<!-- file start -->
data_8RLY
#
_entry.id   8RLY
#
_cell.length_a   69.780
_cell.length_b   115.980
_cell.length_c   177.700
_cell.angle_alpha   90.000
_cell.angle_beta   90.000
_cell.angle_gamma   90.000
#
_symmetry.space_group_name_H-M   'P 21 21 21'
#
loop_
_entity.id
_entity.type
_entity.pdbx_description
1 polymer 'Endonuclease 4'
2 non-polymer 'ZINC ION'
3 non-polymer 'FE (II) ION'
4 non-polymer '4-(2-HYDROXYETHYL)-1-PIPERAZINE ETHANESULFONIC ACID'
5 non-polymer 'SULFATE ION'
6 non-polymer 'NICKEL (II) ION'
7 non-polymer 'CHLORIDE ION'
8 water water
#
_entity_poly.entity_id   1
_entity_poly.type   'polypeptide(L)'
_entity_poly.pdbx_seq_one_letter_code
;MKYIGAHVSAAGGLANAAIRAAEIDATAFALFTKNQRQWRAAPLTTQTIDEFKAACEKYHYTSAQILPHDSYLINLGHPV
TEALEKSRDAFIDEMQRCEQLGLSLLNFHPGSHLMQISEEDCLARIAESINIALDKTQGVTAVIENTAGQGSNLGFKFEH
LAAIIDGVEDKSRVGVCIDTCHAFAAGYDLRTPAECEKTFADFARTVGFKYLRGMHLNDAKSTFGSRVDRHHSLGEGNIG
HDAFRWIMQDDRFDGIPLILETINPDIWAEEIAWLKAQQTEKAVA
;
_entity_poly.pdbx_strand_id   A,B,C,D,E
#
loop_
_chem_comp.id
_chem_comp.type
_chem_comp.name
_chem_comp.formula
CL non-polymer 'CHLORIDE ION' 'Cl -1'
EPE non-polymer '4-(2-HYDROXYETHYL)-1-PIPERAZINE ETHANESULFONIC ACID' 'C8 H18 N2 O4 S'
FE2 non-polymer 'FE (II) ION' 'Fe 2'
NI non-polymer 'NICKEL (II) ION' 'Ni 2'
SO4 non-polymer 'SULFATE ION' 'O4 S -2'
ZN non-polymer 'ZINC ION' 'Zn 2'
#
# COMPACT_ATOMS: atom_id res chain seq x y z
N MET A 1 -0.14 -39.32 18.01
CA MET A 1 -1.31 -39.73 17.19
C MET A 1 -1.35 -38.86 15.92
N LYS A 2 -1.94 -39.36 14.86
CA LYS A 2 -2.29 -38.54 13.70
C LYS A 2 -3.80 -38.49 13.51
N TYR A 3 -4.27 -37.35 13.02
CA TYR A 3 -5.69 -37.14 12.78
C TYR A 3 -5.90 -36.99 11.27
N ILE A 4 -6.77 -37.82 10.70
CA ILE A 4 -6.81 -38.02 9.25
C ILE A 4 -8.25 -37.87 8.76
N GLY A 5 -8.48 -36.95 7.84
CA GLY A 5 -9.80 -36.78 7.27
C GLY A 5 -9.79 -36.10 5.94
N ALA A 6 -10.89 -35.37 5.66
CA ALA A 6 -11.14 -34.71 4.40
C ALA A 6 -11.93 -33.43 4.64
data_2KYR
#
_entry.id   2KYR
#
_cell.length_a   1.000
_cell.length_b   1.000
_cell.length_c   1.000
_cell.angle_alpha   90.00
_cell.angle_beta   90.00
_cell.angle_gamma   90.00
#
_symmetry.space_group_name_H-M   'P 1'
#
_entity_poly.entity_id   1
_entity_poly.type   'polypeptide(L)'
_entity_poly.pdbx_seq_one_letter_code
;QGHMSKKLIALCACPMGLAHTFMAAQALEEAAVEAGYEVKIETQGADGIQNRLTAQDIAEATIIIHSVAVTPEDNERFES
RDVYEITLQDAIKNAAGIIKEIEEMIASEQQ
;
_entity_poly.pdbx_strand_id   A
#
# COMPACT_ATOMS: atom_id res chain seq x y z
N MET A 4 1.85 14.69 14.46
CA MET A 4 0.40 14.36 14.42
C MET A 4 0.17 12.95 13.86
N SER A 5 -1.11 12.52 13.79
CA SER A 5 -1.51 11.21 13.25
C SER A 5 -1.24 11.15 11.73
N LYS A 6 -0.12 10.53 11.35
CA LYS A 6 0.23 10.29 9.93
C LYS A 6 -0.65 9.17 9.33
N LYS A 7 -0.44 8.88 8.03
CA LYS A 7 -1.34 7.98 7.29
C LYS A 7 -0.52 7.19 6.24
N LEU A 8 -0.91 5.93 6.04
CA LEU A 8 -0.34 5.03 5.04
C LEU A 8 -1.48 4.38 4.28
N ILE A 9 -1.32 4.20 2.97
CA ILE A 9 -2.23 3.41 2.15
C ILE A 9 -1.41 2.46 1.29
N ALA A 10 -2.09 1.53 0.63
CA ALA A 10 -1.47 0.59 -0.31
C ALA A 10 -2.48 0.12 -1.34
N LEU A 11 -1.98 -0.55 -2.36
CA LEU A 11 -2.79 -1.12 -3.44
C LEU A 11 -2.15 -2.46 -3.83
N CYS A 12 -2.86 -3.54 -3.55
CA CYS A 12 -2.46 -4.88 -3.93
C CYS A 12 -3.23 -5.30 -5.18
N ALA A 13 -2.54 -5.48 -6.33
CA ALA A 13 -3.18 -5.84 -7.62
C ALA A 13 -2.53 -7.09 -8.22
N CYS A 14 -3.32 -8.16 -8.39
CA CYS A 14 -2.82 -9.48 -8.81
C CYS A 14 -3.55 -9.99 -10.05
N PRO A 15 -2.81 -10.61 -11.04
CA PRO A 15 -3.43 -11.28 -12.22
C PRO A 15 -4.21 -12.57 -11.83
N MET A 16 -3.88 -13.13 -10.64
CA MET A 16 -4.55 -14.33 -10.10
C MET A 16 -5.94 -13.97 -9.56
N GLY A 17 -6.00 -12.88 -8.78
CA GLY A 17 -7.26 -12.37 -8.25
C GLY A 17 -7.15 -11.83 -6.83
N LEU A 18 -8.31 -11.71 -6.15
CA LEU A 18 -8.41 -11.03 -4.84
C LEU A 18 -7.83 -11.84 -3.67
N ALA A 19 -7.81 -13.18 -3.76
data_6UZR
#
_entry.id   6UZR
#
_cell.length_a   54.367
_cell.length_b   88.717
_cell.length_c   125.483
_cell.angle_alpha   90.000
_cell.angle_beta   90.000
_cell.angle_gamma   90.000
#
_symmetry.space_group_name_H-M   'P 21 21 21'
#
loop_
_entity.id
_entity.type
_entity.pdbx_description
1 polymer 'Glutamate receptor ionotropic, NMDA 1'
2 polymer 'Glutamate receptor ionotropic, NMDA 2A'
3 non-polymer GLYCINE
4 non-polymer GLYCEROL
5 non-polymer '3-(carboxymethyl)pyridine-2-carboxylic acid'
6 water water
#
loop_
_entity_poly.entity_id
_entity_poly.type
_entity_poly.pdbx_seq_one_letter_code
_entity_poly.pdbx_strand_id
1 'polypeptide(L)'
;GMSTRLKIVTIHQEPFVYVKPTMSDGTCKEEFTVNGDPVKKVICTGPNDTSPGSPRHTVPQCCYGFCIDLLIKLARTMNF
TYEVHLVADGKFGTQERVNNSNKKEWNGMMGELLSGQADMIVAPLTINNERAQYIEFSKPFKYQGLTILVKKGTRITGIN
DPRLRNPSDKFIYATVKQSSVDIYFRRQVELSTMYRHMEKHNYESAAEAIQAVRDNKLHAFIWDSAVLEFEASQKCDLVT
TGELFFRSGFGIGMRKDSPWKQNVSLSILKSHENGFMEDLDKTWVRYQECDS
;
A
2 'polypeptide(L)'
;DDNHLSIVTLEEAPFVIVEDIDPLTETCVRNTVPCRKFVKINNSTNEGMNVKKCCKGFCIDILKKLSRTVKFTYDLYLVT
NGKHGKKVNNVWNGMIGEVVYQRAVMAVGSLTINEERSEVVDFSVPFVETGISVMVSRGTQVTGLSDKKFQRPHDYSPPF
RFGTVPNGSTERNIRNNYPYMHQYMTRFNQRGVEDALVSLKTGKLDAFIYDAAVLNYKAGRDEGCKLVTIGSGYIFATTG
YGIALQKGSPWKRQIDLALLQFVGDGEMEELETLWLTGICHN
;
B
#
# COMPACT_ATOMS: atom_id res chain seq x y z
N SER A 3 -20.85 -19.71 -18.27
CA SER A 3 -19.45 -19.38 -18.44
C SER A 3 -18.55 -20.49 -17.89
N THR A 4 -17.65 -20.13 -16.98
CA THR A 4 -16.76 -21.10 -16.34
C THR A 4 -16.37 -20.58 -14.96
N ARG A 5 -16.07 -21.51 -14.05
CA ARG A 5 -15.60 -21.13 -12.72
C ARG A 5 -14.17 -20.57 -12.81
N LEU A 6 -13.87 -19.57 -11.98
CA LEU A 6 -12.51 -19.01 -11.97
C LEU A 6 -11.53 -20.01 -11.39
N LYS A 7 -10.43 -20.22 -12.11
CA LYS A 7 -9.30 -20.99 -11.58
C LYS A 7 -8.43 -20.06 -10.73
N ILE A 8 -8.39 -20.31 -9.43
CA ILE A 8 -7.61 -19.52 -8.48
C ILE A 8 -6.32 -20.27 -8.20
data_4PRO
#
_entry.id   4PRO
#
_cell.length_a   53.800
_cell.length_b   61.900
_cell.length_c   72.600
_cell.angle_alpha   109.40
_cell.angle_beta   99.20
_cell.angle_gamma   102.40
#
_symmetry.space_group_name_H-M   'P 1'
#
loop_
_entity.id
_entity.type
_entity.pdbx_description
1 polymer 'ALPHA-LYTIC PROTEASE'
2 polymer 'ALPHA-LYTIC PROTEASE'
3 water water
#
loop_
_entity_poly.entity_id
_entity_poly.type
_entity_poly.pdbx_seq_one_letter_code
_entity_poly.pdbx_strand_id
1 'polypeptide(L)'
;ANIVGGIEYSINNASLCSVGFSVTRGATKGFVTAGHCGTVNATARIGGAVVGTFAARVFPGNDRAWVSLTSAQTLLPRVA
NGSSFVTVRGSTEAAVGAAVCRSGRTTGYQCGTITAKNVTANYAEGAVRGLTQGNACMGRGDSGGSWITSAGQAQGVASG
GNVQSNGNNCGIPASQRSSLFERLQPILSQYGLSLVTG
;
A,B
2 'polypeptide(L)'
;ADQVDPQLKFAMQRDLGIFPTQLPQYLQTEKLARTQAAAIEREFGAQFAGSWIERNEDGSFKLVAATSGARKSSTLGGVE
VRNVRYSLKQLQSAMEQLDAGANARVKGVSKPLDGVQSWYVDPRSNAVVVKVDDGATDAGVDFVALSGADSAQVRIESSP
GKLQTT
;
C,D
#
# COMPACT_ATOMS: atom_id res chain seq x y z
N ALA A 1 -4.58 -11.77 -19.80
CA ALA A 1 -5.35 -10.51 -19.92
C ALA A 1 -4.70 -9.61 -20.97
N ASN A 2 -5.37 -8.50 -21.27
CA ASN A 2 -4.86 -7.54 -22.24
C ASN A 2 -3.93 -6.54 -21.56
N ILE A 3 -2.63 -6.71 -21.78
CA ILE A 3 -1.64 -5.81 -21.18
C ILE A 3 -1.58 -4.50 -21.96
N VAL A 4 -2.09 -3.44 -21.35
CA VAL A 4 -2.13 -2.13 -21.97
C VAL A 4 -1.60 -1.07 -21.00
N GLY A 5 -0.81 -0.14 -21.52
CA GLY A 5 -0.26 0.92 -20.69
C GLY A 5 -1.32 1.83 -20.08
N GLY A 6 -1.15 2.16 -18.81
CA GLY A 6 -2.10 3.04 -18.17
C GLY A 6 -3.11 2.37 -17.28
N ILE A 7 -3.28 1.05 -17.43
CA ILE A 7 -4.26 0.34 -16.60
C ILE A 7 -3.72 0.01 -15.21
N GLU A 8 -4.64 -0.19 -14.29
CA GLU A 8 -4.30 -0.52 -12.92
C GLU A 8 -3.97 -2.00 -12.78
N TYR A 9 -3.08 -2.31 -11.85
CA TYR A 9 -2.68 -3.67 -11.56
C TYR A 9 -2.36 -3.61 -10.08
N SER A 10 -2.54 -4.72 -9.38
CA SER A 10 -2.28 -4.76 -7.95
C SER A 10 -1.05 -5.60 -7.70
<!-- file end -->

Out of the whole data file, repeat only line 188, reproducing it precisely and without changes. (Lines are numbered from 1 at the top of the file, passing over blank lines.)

CA ARG A 5 -15.60 -21.13 -12.72